Late August, Early September - Movie Reviews - Rotten Tomatoes

Late August, Early September Reviews

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March 3, 2008
The individual plot lines fit together seamlessly and the cast is easy on the eye, but this melancholy trawl through the quagmire of modern relationships is not outstanding.
David Parkinson
Empire Magazine
March 3, 2008
A disappointingly sterotypical French film.
Full Review | Original Score: 2/5
Top Critic
Jonathan Rosenbaum
Chicago Reader
March 3, 2008
Assayas's sense of how relationships evolve between people over time is conveyed with a rich and vivid novelistic density.
Sandra Contreras
TV Guide
March 3, 2008
Assayas avoids easy resolutions, and Ali Farka Toure's score reminds us that each year brings with it a possibility that one will change the cycle.
Full Review | Original Score: 3.5/4
Top Critic
Derek Elley
March 3, 2008
A kaleidoscopic but engrossing study of the shifting sands of friendship among a group of Parisians.
Top Critic

Time Out
June 24, 2006
It's a bit like a Woody Allen film without the kvetching or the wisecracks, but younger and more vital.
Jeffrey M. Anderson
Combustible Celluloid
May 20, 2006
The characters are all properly engaging and interesting, but the story feels the same as many others I've seen.
Full Review | Original Score: 3/4
Rich Cline
Shadows on the Wall
September 19, 2004
clever and thoughtful
| Original Score: 3/5
Dennis Schwartz
Ozus' World Movie Reviews
September 8, 2002
Assayas puts a shiny gloss on those who choose to live loose lives...
Full Review | Original Score: B+
Paula Nechak
Seattle Post-Intelligencer
April 3, 2002
The cast is full of talented French actors -- Virginie Ledoyen, Francois Cluzet, Mathieu Amalric, Jeanne Balibar -- who play people with flaws and fears and who eventually reach a tender understanding.
Full Review | Original Score: B+
Frederic and Mary Ann Brussat
Spirituality and Practice
March 13, 2002
Reveals the terrible fragility of male friendship and the ways in which it often disappoints those who invest it with burdens it cannot bear.
Chris Darke
Sight and Sound
March 5, 2002
Denis Lenoir's camera is almost always on the move, shoulder-borne, shuddering or looking for blurred close-up detail to put to use in the film's transitional sequences.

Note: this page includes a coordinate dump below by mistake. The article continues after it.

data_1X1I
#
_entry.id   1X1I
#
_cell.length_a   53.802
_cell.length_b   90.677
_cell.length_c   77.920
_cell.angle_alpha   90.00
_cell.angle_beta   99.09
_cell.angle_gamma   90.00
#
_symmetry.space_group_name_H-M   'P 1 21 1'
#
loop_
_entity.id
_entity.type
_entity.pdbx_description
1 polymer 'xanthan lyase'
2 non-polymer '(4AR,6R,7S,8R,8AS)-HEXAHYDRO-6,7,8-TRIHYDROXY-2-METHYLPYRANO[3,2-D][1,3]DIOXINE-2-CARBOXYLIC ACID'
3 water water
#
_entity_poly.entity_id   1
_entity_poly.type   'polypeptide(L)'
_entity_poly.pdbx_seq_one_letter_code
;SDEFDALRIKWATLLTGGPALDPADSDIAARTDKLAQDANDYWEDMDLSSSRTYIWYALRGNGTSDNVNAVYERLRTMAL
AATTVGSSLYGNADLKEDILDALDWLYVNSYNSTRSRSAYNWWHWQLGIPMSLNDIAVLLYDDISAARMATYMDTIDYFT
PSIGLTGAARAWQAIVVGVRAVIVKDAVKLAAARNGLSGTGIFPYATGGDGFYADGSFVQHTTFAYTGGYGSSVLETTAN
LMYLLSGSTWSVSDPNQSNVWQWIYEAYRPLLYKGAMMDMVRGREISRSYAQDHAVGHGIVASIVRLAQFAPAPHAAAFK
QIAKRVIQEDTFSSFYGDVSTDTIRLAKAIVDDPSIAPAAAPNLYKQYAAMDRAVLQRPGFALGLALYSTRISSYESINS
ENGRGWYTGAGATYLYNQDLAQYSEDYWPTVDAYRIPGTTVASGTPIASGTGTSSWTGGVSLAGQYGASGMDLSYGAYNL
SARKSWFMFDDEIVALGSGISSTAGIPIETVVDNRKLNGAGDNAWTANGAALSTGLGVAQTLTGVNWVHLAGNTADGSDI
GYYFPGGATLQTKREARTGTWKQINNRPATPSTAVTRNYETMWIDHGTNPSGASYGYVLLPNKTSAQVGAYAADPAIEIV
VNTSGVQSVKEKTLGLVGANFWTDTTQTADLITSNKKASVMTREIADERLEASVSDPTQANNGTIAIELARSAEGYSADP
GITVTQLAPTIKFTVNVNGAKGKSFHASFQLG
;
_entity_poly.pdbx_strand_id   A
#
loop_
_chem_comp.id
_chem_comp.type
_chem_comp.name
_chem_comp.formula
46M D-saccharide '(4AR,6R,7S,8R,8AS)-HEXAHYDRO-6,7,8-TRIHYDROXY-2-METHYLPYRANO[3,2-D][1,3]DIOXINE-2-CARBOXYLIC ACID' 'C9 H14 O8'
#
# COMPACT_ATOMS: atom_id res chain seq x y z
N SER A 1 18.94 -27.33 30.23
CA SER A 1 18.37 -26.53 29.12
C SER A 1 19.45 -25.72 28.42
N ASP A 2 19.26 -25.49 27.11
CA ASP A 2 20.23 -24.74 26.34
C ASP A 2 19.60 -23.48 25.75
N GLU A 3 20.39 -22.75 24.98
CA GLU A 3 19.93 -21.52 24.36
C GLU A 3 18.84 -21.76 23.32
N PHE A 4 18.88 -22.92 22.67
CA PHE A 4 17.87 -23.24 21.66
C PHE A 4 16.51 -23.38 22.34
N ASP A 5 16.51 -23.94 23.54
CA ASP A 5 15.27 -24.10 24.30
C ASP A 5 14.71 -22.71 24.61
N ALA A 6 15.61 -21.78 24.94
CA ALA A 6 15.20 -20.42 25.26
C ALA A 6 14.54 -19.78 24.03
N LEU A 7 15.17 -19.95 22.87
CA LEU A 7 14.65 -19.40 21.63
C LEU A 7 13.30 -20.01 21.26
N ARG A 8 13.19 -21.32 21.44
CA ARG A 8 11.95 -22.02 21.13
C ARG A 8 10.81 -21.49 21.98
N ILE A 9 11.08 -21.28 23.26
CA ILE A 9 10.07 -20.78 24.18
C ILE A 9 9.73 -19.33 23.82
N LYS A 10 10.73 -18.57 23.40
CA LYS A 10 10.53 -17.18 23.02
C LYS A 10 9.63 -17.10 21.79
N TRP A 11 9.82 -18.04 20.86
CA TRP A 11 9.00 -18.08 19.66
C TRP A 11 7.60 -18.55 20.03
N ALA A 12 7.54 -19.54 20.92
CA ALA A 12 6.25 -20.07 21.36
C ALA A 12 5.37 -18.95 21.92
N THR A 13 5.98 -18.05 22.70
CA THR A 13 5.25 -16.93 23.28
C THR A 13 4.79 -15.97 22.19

Top Critic
Janet Maslin
New York Times
January 1, 2000
If Assayas doesn't always transport his film's events beyond the all too commonplace, his understatement can also yield moments of quiet simplicity.
Full Review | Original Score: 3.5/5
Top Critic
Charles Taylor
January 1, 2000
It is, in many ways, a modest film. But a director who offers glimpses of life that are recognizable in both detail and texture isn't so common that we can afford to overlook what he has achieved here.
Jeff Vice
Deseret News, Salt Lake City
January 1, 2000
The results may not be completely original or thought-provoking, but on whole, the movie is refreshingly honest and heartfelt.
Full Review | Original Score: 3/4
Top Critic
Peter Rainer
New York Magazine/Vulture
January 1, 2000
The cast, including Virginie Ledoyen, François Cluzet, and Mathieu Amalric, is as well coordinated as a fine chamber-music ensemble; their entrances and vanishings and re-entries play like recurring motifs.
Daniel Eagan
Film Journal International
January 1, 2000
This is a slow, talky movie that seems to drift aimlessly without finding an involving storyline.
Top Critic
Mick LaSalle
San Francisco Chronicle
January 1, 2000
The film doesn't leave the audience with a moral. It just leaves a sense of having been in the stimulating company of passionate people.
Full Review | Original Score: 3/4
G. Allen Johnson
San Francisco Examiner
January 1, 2000
Assayas creates among the most well-realized characters in current cinema.
Full Review | Original Score: 3/4
January 1, 2000
Although we cannot take our eyes off Ms. Balibar, whose performance is remarkable in its understated range of emotion, she is the only character with whom we can connect.
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